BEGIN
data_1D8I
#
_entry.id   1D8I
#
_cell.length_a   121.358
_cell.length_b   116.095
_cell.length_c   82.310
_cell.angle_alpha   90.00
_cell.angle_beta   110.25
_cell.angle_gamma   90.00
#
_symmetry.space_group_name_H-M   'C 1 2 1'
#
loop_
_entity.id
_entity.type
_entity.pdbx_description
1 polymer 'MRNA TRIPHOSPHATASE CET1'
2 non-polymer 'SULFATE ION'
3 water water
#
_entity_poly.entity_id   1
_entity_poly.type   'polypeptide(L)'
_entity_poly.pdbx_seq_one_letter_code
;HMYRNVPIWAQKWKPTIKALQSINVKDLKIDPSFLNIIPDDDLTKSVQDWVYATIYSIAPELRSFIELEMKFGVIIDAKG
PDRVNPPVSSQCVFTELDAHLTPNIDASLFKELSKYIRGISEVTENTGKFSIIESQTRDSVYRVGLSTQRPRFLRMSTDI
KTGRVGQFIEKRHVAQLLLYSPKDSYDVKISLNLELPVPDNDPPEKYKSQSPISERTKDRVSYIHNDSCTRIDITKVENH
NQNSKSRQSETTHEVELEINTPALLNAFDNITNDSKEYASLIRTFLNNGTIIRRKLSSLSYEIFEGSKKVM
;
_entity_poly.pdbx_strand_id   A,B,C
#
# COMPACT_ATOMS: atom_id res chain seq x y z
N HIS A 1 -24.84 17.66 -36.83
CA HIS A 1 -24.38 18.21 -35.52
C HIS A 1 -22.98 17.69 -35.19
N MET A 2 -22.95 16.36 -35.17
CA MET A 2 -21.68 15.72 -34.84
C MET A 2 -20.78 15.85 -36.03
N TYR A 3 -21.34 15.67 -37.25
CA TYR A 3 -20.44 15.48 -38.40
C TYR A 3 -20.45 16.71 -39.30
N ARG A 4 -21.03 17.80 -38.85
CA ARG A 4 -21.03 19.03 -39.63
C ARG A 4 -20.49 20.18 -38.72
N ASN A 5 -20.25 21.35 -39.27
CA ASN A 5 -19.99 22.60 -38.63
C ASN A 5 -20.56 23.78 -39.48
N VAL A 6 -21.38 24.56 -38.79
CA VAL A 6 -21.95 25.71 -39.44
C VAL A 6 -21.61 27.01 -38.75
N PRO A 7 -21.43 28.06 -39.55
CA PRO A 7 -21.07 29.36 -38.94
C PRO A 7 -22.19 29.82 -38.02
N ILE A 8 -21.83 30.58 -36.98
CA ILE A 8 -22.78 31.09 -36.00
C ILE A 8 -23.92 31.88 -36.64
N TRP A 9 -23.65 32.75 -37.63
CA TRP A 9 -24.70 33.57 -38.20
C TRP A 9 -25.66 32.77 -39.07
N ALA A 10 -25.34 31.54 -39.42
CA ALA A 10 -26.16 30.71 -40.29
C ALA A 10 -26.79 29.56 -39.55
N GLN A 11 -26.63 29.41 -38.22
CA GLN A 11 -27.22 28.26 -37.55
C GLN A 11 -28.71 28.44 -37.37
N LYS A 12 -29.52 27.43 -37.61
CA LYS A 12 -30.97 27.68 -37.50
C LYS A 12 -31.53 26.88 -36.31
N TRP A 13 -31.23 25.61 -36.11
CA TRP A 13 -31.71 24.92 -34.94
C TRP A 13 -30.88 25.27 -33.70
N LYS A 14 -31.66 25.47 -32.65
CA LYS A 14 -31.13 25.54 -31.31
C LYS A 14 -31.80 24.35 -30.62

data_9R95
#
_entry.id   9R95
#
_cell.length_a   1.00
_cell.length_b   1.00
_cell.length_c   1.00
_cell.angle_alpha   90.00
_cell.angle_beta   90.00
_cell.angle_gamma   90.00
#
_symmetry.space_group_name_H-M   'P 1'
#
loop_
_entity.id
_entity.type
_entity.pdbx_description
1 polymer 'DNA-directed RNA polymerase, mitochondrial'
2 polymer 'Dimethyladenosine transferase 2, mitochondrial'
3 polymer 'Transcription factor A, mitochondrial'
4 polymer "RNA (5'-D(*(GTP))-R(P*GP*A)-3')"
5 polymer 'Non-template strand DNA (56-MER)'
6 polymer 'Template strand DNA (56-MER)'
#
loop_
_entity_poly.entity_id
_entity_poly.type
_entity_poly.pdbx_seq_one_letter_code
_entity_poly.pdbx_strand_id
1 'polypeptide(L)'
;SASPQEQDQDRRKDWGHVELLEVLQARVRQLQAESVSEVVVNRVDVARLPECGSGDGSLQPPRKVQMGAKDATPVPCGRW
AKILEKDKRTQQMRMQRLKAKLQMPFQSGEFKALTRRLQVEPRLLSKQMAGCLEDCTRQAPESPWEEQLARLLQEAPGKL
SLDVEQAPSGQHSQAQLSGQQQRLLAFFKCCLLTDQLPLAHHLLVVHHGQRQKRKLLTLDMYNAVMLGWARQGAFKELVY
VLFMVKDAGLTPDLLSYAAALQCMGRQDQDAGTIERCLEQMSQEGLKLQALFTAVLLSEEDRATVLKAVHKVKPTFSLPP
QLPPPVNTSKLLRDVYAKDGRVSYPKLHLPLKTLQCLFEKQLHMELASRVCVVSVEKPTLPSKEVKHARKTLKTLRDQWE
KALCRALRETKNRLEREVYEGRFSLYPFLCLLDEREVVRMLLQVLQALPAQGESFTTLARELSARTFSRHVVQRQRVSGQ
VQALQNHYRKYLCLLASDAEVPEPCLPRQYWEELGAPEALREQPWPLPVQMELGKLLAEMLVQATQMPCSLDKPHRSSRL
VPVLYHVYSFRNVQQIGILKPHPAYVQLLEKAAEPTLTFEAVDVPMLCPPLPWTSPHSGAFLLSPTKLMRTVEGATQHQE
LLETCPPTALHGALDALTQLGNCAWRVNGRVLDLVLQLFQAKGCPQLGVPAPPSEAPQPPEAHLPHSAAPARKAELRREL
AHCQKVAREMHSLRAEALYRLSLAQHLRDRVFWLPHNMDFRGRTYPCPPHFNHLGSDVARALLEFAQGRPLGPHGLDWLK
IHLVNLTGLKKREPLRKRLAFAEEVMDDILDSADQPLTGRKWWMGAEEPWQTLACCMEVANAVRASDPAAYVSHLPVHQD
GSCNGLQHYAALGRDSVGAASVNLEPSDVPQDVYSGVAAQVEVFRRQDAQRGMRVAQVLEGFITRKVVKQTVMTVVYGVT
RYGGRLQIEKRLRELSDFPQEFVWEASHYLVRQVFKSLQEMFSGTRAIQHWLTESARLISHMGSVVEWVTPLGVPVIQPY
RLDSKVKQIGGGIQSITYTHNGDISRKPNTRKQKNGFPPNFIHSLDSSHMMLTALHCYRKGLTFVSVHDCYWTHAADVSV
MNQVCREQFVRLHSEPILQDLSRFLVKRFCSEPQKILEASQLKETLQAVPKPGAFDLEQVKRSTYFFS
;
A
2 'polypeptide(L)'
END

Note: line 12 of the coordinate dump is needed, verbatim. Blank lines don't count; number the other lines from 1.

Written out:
_symmetry.space_group_name_H-M   'C 1 2 1'